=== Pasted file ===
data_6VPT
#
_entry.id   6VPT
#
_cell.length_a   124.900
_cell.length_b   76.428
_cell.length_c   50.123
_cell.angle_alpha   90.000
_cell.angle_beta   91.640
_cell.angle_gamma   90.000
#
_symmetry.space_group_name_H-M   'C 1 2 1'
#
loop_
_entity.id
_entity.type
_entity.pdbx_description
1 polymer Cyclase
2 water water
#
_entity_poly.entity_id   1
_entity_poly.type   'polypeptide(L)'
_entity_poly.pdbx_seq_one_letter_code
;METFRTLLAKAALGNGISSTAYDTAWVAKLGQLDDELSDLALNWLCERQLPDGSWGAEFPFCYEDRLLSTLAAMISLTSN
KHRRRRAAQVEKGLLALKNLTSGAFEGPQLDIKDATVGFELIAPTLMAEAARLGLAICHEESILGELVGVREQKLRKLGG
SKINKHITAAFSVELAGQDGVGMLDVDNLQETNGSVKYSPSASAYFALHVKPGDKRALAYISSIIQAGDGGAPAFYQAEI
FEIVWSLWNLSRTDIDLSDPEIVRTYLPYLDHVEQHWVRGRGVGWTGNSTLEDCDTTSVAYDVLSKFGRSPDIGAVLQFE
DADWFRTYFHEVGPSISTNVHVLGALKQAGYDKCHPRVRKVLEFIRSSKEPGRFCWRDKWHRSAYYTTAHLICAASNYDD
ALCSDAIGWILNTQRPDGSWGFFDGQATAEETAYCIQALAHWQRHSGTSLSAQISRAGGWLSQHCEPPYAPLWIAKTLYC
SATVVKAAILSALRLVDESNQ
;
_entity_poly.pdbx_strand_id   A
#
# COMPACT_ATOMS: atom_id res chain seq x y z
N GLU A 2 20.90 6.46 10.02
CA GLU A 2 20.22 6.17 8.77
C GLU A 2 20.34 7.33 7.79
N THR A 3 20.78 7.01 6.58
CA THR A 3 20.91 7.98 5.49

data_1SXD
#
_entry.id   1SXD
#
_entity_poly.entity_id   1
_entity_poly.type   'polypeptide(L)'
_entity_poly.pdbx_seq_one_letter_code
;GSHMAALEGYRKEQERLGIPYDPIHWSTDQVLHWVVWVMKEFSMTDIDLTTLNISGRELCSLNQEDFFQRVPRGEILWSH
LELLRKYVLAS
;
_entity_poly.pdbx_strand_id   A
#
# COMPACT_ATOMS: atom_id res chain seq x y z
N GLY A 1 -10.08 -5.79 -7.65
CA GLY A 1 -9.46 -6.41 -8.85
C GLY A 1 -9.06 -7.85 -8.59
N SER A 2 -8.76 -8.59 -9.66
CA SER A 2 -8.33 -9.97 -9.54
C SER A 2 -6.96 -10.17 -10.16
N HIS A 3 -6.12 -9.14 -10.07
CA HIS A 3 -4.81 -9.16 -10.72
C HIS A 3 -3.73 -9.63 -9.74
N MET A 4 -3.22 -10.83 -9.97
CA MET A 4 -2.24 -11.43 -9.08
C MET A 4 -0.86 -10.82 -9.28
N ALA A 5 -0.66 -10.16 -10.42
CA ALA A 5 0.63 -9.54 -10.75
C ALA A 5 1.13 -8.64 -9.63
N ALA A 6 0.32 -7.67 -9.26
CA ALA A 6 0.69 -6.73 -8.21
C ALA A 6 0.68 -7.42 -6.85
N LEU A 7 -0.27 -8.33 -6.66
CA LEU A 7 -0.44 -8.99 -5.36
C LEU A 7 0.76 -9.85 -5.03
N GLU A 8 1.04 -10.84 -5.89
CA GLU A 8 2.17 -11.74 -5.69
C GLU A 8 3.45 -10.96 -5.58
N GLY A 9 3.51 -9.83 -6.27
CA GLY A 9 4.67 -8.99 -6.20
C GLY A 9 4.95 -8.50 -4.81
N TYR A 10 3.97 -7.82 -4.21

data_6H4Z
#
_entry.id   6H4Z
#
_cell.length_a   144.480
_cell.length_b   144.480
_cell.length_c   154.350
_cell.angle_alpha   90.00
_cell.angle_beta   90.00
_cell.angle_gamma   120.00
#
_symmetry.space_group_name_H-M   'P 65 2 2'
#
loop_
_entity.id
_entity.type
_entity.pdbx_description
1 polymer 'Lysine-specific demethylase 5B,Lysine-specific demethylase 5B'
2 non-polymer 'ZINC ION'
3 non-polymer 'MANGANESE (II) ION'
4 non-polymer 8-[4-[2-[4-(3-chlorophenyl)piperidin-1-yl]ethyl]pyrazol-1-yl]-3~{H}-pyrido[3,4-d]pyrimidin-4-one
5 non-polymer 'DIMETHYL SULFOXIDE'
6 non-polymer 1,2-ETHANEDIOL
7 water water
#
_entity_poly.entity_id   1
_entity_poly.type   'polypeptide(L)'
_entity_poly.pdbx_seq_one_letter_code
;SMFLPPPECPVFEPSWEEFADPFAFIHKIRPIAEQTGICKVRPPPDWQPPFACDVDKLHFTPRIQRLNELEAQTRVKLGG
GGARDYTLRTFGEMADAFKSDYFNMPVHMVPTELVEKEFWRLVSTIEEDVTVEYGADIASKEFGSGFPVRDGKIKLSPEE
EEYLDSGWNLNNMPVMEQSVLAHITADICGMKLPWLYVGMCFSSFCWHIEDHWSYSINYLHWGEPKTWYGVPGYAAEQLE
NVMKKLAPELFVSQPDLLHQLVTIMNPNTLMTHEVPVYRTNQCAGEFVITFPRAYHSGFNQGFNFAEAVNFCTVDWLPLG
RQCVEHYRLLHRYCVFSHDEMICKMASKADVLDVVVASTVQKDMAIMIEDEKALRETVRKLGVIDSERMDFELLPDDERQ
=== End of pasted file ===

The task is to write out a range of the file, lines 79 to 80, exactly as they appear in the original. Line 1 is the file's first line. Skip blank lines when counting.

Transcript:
C GLY A 9 4.95 -8.50 -4.81
N TYR A 10 3.97 -7.82 -4.21